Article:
Malaysian Opposition Bloc Names Anwar as its PM Choice for Next Polls

Hadi Azmi
Kuala Lumpur
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Malaysian Opposition Bloc Names Anwar as its PM Choice for Next Polls Anwar Ibrahim, leader of the Malaysian opposition People’s Justice Party, answers questions after a meeting with the chief of the anti-corruption agency at its headquarters in Putrajaya, March 22, 2021.
S. Mahfuz/BenarNews

Malaysia’s opposition on Friday named Anwar Ibrahim as its choice for prime minister ahead of a general election that current leader Muhyiddin Yassin promised to hold as soon as the coronavirus pandemic subsides.

The Pakatan Harapan opposition bloc also said it was ready to work with any parties in the next polls, and would keep pressing Prime Minister Muhyiddin to persuade the king to reconvene parliament. The legislature has been suspended since mid-January when the monarch, at Muhyiddin’s prompting, declared a national emergency over the pandemic.

“The Pakatan Harapan leaders’ retreat on April 8 and 9 has decided that the chairman of Pakatan Harapan, Anwar Ibrahim, will lead the campaign for the 15th General Election and as such, [be] elevated as the candidate for the Prime Minister of Malaysia,” the resolution said.

The retreat in Anwar’s constituency seat of Port Dickson, south of Kuala Lumpur, drew Anwar, Mohamad Sabu, and Lim Guan Eng – the respective leaders of the People’s Justice Party (PKR), the faith-based Amanah party, and the Democratic Action Party (DAP). The three parties comprise Pakatan Harapan.

They were joined in Port Dickson by members of the coalition’s Presidential Council, women’s and youth wing leaders, as well as chief ministers of states controlled by the coalition.

In a nine-point resolution shared with journalists, the coalition said it was open to working with any political group, but with conditions.

“We take an open stance to negotiate and cooperate with any sides, based on the principle and agenda of reform for the interest of the people,” Pakatan said.

The resolution is the coalition’s first announcement since Anwar’s public declaration last month that Pakatan was in talks with several leading politicians from the United Malay National Organization (UMNO), the dominant party in the history of Malaysian politics.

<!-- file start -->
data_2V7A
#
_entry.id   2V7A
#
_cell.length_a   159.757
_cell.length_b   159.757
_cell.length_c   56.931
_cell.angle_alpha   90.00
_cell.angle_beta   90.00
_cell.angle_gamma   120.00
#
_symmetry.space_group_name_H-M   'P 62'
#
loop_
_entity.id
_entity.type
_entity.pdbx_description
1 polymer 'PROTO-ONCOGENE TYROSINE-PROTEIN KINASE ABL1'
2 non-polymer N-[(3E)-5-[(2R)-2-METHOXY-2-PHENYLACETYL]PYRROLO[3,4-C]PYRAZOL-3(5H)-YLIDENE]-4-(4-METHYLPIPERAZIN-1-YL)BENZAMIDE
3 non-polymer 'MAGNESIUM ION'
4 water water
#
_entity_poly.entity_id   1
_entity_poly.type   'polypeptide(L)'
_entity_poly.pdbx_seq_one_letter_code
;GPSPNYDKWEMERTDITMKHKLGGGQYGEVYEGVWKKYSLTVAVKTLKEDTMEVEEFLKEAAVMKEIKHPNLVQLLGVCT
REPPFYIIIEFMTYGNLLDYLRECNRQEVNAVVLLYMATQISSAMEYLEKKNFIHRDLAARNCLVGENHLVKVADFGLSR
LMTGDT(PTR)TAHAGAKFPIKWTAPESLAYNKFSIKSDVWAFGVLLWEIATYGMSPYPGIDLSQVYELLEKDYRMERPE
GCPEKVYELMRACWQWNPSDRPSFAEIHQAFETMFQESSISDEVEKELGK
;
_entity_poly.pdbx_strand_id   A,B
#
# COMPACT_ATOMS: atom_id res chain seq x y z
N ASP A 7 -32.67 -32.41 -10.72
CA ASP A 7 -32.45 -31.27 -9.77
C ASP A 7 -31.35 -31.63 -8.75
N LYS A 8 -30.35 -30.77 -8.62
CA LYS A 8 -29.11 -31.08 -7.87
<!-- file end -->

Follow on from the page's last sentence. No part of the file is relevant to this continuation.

UMNO now is a member of the ruling coalition, but party leaders have announced that it would split from the Perikatan Nasional alliance headed by Muhyiddin in the next national election.

“At this stage, we are just discussing. So, I think we will stick to that – that we are just in the midst of initial discussions,” Anwar, 73, said on March 16 about the talks with UMNO.

Amanah’s communications director, Khalid Samad, said that Pakatan could work with other parties, but he expected that members of UMNO, which draws its support from the country’s ethnic Malay majority, likely would not work with DAP, a largely ethnic Chinese party.

“The condition (of cooperation) is the acceptance of the principles of the reform agenda, can UMNO accept the condition after publicly declaring ‘No DAP, no Anwar’ in their General Assembly? So obviously UMNO has rejected us,” he told BenarNews.

Khalid was referring to the declaration made by UMNO president Ahmad Zahid Hamidi at his party’s general assembly on March 27, where he said it would not work alongside Perikatan Nasional, Anwar’s party and DAP for the 15th general election.

UMNO, the anchor party of the Barisan Nasional coalition, had held power from the nation’s birth until Anwar joined forces with his former nemesis, Mahathir Mohammad, to form a coalition that pulled off an electoral upset in May 2018.

Before that election, the two politicians formed a pact in which Mahathir promised to hand over power to Anwar in two years. But Anwar never succeeded him as prime minister. Mahathir’s government collapsed in February 2020 over infighting about the question of who would be the next PM in the Pakatan government.

When Mahathir stepped down, it opened the door for Muhyiddin to join forces with UMNO and take the helm of government as an unelected prime minister.

Later in 2020, Mahathir split from Bersatu, the party in the Pakatan coalition that he had co-founded with Muhyiddin, and formed his own party, Pejuang.

Options open

Political analyst Tunku Mohar Tunku Mokhtar of the International Islamic University of Malaysia said the resolution was cautiously worded so that the coalition could keep its options open.

“It does not exclude working with UMNO. This means if the party agrees to adhere to PH’s agenda of reform and accepts Anwar as the prime minister candidate, PH will accept working together with UMNO,” Mokhtar told BenarNews.

Oh Ei Sun, from the Singapore Institute of International Affairs, said it would be difficult for UMNO to work with Anwar’s coalition because of UMNO’s old adversarial relationship with DAP.

“It is not so much because their leadership really cannot work with DAP, but their grassroots have long been brainwashed by them into demonizing DAP,” Oh told BenarNews. “So if they now work with the DAP, they risk alienating their own grassroots.”

Muhyiddin, who has been under pressure from UMNO as well as opposition parties to call an election, has said he would personally advise the king when the situation permits and the pandemic is under control. He said his priority was to bring Malaysia’s economy back to health by restoring the livelihoods of people affected by COVID-19.

King Al-Sultan Abdullah Ri’ayatuddin Billah Shah declared a national state of emergency on Jan. 12 to allow the government to deal with the pandemic. The emergency is to end on Aug. 31.


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